Bare Infinity – The Butterfly Raiser (Blackdown Music)

Wednesday, 22nd March 2017
Rating: 8.5/10

After an initial offering back in 2009 and a subsequent revamping of the band back in 2014, the road forward may not have been the easiest to the Greek symphonic metal act Bare Infinity. But those who come to weather the storm often appear the wiser and better for it, and the act’s sophomore effort, The Butterfly Raiser, is certainly proof that the tide is indeed turning in the band’s favor.

One can fire out all of the usual comparisons to Bare Infinity’s brand of metal (that being Nightwish, Delain, Epica, et al) but it shouldn’t hinder one from checking it out in full. For while the formula is in fact familiar, Bare Infinity does their best to give it their own stamp to move forward on. First and most obvious is that of vocalist Ida Elena, whose rock-ish (as opposed to operatic) vocals are a clear centerpiece to the act, and certainly have the flair to take the band to the next level. Whether it’s the catchy, melodic flavor of “Hear Me Out,” the soft ballad “Robin’s Eyes,” or a heavier number like “In Desertis,” Elena’s vocals carry an enigmatic and emotional power. But the band wisely chooses not to focus squarely on their vocalist (as some of their brethren have a tendency to do) and the diversity in tracks widens much further than just vocals. Proggy synths permeate “Ashes,” one of the album’s heavier cuts, giving it a more mult-faceted approach. Some Middle Eastern flair also finds its place in a few tracks (“In Desertis” and “Orion’s Light”), and the trade-offs between heavier and more epic sounding tracks and melodic songs serves the album well over its nearly 65-minute runtime. Some of this is handled by some shredding riffs, some by rich leads (see “Reaching for the Sun”), and elsewhere by grandiose keys and progressive moments.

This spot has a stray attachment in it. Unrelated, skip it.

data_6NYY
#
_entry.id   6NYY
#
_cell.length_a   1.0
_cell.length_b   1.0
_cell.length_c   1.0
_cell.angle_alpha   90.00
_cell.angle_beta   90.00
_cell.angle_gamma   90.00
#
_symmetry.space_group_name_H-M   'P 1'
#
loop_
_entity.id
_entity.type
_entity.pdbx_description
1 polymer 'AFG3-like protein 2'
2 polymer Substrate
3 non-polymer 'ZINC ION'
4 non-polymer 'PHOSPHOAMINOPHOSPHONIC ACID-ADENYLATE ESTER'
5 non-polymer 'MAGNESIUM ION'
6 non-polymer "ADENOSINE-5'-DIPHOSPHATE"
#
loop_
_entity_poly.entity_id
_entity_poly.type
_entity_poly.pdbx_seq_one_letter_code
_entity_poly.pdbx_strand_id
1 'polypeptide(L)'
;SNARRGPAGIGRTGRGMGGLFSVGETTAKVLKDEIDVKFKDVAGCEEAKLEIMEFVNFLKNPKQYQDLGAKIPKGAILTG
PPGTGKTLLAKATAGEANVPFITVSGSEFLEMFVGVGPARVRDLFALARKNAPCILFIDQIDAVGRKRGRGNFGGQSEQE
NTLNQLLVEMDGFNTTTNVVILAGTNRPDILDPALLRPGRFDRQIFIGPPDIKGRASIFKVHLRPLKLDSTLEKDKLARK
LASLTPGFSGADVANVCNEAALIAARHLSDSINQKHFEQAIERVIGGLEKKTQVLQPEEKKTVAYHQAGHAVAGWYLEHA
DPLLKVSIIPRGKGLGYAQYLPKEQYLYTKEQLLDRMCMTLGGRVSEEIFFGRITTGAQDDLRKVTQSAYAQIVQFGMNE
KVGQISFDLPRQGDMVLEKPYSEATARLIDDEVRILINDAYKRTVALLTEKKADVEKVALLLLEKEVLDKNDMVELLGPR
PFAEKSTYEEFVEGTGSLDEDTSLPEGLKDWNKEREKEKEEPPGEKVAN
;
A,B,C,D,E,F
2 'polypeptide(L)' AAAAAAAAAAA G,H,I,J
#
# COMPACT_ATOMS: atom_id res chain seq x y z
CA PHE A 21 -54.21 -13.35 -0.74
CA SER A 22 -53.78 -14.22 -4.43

An impressive second outing by Bare Infinity, and The Butterfly Raiser sets the bar high for what the band wants to achieve in the future. Those looking for an energetic, fresh, and diverse offering within the symphonic metal crowd have met their match with this one.

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